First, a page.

Foundry Cycles Launch Party

When we first heard that QBP was going to be launching a line of all carbon fiber bikes, a lot of questions came to mind.  Last Thursday we spent some time at The Angry Catfish getting those questions answered.

Our guide?  None other than Jason Grantz, Foundry Cycles Brand Manager or Foreman as they call him.  The Foreman was nice enough to spend some time with us, explaining what Foundry Cycles is all about.

Three years ago QBP explored entering the market of carbon fiber bicycles and aftermarket parts.  At that point they had a decision to make; continue and expand Winwood, a low-priced entry-level brand competing with Origin 8 (from rival J&B Importers) or step-up their game and create something new, obviously they chose the latter.  With that, Foundry Cycles was born and the next three years were spent developing the brand, and the type of bicycles that they wanted to carry.  Foundry is joining a rather large stable of bike brands already at QBP which includes; Salsa, Surly, Civia, and All-City.  This line-up is mostly steel, so Foundry found themselves wading into some uncharted territory for QBP.

Everything about the brand is set up to make you imagine, tough sturdy things.  Foundry (a place where metal is forged), Jason is a “Foreman”, and each of the bikes is named after a tool (Auger, Router, Ratchet).  While that is at odds with most people’s perception of what a carbon bike is (light and fragile) Foundry is out to change that with their motto:

“Foundry believes that a bike is a tool, a means to an end – not a trophy.”


During their initial year Foundry is going to offer three different base models, all designed around the same principle; understated performance.




The Router–  This is their mountain bike which they said is a 29er, that rides a little bit more like a bike with 26 in wheels.  While they aren’t looking to be known as a company that makes the lightest bikes on the market, the Router weighs in at just 973 grams as a bare frame, that would put them in the ballpark.


The Auger- The all around cross-bike that comes in two different models, one with canti-studs and one ready for disc brakes.  Now that they are UCI legal, a cross bike with disc brakes is going to be a hot commodity.  Without a ton of other options in the market today our money is on this being their most popular bike in 2012.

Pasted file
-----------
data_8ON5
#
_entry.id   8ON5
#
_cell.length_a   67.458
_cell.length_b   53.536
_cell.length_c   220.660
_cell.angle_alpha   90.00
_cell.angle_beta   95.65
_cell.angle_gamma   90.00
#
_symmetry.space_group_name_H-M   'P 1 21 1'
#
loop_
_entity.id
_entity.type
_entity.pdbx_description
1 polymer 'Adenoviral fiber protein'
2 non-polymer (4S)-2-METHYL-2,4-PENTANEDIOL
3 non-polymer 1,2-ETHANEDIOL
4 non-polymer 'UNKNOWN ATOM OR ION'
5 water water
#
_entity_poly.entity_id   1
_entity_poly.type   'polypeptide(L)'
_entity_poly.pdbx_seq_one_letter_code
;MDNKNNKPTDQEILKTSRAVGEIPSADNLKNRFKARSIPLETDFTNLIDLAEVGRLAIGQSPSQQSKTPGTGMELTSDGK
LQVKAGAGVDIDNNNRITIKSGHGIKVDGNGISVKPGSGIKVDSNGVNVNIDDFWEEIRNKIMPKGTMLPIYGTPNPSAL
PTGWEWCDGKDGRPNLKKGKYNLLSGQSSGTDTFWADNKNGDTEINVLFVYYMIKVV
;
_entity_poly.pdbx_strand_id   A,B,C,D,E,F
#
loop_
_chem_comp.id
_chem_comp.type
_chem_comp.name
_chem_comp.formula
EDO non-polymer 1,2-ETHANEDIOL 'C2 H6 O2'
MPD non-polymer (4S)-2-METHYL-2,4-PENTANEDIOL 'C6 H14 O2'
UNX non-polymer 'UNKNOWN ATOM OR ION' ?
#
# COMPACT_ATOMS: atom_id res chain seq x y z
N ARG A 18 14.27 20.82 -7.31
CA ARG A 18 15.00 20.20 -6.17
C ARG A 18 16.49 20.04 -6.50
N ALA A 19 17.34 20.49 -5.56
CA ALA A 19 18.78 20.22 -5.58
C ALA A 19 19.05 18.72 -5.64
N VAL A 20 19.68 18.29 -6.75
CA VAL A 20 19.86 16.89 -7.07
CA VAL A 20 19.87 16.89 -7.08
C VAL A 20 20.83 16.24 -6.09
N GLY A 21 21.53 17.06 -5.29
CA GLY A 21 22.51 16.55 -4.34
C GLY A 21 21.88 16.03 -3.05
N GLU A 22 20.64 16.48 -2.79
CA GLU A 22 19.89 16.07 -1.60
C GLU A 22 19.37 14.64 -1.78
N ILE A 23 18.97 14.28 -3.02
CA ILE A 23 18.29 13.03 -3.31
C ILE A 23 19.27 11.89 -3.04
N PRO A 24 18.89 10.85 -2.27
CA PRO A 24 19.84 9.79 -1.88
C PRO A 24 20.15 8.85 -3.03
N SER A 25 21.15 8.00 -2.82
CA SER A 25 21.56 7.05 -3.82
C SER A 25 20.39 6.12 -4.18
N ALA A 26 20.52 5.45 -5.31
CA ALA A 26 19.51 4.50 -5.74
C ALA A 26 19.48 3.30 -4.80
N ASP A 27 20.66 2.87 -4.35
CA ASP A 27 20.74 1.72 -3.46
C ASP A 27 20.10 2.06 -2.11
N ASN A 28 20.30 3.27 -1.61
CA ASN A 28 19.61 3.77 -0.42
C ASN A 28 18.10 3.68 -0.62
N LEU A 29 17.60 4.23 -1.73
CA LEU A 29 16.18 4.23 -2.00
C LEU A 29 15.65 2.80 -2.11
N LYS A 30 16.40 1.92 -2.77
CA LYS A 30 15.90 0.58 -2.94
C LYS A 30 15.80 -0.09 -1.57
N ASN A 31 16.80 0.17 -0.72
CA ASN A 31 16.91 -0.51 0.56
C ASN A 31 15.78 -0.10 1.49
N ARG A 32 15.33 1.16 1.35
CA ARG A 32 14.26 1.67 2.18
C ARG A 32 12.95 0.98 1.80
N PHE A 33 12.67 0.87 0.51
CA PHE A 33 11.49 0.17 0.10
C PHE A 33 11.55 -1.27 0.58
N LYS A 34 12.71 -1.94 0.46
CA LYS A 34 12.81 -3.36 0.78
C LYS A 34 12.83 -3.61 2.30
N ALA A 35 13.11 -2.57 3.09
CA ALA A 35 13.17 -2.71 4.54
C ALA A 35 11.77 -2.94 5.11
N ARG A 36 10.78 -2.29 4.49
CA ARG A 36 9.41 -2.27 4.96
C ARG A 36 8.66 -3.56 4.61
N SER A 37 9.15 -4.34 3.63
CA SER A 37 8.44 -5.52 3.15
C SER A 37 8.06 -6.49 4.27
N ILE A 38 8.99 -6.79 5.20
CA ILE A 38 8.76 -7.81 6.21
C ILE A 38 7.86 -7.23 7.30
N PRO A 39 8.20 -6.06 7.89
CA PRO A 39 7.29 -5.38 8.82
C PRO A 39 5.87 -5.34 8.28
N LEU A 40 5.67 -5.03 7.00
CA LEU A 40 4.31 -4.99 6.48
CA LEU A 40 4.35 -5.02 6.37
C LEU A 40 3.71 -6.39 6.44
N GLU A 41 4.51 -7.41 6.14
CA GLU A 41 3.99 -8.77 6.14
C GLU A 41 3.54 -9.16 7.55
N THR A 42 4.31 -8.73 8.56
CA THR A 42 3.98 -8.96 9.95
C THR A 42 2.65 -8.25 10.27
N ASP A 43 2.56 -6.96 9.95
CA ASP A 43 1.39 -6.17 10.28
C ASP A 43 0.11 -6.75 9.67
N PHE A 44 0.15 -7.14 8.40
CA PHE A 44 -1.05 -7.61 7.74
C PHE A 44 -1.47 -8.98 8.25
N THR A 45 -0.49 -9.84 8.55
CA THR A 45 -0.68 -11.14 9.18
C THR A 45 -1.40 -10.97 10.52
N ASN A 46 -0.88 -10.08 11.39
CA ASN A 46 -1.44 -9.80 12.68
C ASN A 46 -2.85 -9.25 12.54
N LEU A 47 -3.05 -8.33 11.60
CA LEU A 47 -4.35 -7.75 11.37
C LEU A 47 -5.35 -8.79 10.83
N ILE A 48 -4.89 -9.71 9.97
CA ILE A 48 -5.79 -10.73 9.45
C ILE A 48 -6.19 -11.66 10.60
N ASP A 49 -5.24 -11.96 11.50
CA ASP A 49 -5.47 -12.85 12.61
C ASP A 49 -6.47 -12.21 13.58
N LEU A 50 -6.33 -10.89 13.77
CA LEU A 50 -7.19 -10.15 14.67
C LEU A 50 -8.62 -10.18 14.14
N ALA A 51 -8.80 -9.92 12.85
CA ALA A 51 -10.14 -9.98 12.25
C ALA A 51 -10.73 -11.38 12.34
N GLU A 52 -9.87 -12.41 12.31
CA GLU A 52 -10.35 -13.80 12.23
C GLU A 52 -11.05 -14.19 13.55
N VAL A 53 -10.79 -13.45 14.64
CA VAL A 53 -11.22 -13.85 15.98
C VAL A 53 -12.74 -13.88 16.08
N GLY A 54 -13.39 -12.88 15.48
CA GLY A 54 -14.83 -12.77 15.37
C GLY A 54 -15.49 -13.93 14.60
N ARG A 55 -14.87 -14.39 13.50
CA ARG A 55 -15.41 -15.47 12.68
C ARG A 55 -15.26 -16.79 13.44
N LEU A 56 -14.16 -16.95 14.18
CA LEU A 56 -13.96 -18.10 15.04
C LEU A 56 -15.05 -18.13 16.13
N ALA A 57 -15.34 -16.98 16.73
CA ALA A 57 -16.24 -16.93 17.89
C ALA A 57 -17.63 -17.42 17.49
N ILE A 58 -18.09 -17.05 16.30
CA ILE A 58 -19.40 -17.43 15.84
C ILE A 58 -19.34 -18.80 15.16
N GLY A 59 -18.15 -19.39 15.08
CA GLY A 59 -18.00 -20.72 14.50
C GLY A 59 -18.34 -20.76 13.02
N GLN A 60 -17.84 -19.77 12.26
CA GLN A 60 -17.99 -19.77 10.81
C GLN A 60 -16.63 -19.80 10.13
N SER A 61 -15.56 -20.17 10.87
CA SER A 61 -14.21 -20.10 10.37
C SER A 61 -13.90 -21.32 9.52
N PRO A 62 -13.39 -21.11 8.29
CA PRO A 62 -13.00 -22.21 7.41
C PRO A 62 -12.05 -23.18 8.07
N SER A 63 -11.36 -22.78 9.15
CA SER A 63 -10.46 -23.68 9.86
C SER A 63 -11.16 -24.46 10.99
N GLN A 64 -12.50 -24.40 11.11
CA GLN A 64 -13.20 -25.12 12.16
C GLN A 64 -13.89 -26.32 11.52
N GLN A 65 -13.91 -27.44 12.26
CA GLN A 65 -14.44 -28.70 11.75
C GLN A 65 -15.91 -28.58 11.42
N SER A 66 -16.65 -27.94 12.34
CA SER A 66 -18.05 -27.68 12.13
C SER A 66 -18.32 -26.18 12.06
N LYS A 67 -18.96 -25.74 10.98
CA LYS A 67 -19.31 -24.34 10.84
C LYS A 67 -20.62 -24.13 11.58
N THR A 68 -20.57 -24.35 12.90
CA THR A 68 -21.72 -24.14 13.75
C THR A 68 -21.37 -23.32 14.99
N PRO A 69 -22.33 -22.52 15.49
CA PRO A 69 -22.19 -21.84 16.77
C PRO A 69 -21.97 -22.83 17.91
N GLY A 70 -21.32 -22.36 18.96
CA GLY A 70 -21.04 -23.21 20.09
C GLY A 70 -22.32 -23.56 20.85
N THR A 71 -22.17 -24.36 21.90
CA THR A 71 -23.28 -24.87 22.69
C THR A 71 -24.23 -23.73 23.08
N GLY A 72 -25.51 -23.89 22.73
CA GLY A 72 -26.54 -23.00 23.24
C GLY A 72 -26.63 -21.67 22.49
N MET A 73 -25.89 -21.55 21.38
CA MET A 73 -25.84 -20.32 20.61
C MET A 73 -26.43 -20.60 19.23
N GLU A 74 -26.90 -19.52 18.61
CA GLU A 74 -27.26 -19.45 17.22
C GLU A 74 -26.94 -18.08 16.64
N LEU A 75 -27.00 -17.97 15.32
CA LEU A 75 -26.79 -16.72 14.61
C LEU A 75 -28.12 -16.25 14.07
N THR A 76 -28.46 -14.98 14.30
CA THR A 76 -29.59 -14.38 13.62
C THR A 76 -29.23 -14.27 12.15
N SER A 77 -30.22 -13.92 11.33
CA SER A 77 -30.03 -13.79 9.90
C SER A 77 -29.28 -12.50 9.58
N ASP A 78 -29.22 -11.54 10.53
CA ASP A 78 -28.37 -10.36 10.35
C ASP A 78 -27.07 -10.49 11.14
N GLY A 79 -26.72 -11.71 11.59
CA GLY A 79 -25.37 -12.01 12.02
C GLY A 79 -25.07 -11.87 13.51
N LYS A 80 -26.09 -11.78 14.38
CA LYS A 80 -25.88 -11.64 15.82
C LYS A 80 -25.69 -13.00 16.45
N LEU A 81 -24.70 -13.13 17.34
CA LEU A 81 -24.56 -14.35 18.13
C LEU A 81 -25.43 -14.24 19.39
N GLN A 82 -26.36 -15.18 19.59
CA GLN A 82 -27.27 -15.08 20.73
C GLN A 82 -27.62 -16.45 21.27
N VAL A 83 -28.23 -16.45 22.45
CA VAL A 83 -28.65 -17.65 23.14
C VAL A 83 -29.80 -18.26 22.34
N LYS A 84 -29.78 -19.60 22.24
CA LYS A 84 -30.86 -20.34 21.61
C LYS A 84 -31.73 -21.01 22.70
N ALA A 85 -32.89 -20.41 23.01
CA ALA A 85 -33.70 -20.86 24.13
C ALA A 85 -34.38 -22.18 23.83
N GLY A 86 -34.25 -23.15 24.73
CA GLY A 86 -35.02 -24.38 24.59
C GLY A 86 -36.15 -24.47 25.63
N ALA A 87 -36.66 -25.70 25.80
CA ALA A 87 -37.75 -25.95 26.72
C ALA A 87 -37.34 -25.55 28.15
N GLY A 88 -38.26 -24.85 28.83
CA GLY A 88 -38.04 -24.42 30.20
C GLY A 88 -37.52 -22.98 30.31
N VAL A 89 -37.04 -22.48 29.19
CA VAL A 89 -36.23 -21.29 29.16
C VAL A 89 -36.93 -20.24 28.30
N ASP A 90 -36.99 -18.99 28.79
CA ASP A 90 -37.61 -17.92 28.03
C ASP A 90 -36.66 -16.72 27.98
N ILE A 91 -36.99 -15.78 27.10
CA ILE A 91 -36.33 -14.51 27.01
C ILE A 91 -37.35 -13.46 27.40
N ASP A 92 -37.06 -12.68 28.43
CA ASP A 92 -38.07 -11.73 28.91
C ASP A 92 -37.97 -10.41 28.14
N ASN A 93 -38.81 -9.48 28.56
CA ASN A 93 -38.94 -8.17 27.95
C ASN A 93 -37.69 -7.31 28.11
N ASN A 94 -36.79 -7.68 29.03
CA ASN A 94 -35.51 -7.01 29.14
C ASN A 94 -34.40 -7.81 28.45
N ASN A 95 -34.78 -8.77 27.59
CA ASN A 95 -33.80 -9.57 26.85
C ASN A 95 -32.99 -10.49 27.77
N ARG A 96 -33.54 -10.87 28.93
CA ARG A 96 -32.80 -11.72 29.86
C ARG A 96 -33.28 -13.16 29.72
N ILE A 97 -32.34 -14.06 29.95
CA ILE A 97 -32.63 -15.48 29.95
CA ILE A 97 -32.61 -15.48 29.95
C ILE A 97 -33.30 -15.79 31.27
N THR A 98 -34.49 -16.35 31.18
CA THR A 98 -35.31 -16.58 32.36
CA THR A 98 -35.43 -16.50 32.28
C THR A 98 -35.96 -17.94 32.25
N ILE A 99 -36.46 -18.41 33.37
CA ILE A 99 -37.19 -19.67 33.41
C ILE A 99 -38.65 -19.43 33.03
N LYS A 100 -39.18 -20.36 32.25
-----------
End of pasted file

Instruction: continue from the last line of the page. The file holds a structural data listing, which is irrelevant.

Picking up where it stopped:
The Ratchet – Rounding out the line-up is a road bike designed for century rides, not for pro riders or crits.  One advantage to not having to design your bikes for a pro rider is that you can make them comfortable for all types of riders.




You will start to see these bike cropping up next spring at shops around the country and while the final build price for each model hasn’t been established yet, expect it to be very competitive.  Next year Foundry bikes will be carried in only 50 bike shops nationwide, luckily we have a few in the Twin Cities.

Ultimately, only time will tell if Foundry Cycles lives up to their name and the reputation that they are seeking; that the bicycles they produce are light, durable, tough, tools.  It does help that along with that branding comes a 10 year warranty.

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2 Responses to Foundry Cycles Launch Party

  1. Ron Crandell says:

    Are you worried that limiting the availability might hurt the brand?

    • One positive thing about limiting the launch is that they won’t have to worry about shortages like Salsa does (just try finding a Mukluk 2 in stock). It sounds like they are in this for the long haul so if they start small they will have a lot of room to grow.

      These frames are considerably more expensive to produce so limiting the launch is a way to gauge interest and not go broke.

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